Sharon K. Farber, PhD
reprinted by permission, co. 2003, all rights reserved. please contact author for re-print information

As a psychotherapist who specializes in treating people with eating problems, I have known for a long time that binge eating and compulsive eating are the most common eating disorders around and play a major part in the development of obesity. I do individual and group therapy for people with these problems and find often that what they really want is some kind of magic. Of course, no one will say so openly, or if they do, it is in the form of a joke. But underlying the hope and expectation they bring to meeting with me is the very human and understandable wish for magic, even in the most intelligent and sophisticated people. Sometimes I wish I had a magic wand that I could wave to alleviate their pain. But of course, I don’t have that kind of power and neither does anyone else. And now that I have am doing pre-surgical consultations for people considering bariatric or weight loss surgery, I am still hearing the expectation of magic. There isn’t any magic. What I have and what the bariatric surgeons have are tools for helping people who eat far too much to modulate their eating. These tools are not magic.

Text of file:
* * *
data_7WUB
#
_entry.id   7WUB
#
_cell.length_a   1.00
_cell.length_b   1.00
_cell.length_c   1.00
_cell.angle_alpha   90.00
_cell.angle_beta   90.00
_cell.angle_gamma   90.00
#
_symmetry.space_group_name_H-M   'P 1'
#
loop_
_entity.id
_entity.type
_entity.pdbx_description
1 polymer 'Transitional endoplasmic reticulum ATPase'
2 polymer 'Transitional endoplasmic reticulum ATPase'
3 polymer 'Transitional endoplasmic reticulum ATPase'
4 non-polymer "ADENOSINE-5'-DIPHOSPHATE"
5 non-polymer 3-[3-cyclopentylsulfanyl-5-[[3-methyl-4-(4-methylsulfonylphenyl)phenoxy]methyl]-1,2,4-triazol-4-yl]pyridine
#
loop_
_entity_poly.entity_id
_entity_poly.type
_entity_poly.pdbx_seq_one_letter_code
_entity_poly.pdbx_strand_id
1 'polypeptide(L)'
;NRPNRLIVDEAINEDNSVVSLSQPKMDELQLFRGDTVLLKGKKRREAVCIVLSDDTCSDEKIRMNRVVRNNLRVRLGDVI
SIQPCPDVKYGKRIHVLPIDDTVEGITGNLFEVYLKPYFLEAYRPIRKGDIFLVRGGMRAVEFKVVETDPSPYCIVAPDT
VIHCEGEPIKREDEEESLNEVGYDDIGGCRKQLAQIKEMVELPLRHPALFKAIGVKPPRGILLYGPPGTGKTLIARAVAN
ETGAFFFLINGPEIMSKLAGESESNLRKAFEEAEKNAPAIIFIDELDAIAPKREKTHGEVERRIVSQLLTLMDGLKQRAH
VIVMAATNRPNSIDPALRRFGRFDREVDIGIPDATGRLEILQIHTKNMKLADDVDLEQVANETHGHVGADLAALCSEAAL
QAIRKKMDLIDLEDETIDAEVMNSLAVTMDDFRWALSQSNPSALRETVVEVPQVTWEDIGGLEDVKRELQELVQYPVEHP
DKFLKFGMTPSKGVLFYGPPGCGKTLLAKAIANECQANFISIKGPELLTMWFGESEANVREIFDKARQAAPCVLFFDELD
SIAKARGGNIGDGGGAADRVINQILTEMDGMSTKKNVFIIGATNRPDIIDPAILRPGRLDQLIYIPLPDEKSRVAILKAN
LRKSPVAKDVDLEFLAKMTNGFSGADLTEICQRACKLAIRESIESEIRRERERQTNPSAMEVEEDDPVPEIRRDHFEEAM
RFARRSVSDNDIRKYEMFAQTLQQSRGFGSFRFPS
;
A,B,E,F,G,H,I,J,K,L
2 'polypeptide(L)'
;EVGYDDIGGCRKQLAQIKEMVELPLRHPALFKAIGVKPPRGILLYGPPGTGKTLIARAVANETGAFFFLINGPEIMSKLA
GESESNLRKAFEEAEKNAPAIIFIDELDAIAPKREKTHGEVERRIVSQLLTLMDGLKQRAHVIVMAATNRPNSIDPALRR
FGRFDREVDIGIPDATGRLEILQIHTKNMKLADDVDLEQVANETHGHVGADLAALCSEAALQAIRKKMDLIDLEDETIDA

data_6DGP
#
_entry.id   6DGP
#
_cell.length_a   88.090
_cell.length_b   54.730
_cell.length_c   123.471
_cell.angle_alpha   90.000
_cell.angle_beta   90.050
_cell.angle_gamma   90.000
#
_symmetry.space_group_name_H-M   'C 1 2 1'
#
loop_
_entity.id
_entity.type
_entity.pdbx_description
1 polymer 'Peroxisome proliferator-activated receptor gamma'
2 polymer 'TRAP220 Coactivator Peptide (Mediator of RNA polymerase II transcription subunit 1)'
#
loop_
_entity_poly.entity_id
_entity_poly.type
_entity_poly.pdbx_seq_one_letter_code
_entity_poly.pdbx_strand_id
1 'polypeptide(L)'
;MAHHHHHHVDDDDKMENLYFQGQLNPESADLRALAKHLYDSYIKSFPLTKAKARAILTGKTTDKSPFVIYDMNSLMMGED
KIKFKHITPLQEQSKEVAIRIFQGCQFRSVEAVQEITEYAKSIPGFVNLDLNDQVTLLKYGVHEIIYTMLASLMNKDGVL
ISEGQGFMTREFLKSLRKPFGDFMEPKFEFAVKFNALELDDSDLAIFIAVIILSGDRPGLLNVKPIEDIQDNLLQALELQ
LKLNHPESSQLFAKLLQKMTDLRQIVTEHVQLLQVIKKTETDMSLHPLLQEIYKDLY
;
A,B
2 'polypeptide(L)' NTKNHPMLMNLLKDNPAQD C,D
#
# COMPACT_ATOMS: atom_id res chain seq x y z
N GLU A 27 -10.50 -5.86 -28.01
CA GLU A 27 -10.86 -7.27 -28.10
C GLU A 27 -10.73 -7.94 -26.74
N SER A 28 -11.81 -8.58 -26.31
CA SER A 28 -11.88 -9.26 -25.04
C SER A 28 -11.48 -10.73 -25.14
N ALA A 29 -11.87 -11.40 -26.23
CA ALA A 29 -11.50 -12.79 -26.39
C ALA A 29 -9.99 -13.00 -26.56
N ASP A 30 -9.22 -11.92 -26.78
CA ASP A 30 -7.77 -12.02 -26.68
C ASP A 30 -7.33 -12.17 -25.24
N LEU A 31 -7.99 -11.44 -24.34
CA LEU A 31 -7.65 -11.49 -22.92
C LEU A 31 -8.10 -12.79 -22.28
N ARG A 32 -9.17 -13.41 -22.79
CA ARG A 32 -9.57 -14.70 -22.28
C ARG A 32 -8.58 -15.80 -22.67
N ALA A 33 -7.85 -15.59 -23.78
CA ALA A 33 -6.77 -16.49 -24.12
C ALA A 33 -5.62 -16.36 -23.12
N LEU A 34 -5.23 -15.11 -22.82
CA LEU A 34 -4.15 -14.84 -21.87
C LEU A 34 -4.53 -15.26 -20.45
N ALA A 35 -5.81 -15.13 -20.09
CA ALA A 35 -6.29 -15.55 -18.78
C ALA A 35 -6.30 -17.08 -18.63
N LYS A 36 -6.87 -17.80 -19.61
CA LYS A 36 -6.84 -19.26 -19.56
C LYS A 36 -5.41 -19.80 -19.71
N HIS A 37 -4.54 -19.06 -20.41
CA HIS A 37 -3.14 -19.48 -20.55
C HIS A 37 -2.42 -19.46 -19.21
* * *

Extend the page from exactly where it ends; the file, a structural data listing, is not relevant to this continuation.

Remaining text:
The weight loss industry has always profited from people’s desperation to lose weight. When Weight Loss Surgery is presented as the only viable solution for obesity, as is so often the case, this preys upon the sense of desperation that so many obese people have. As bariatric surgery, the highest paying general surgical procedure there is, has become part of that industry and surges in popularity, with even obese teenagers having the surgery, the Journal of the American Medical Association (JAMA April 2003) has raised very serious and scientific questions about the effectiveness of weight loss surgery, about the safety of the procedures, and has raised ethical questions about the way the surgery is promoted in the media. With such aggressive promoting of these surgeries, it is easy for someone who is feeling desperate to remain in the dark regarding the serious medical and psychological risks to these surgeries.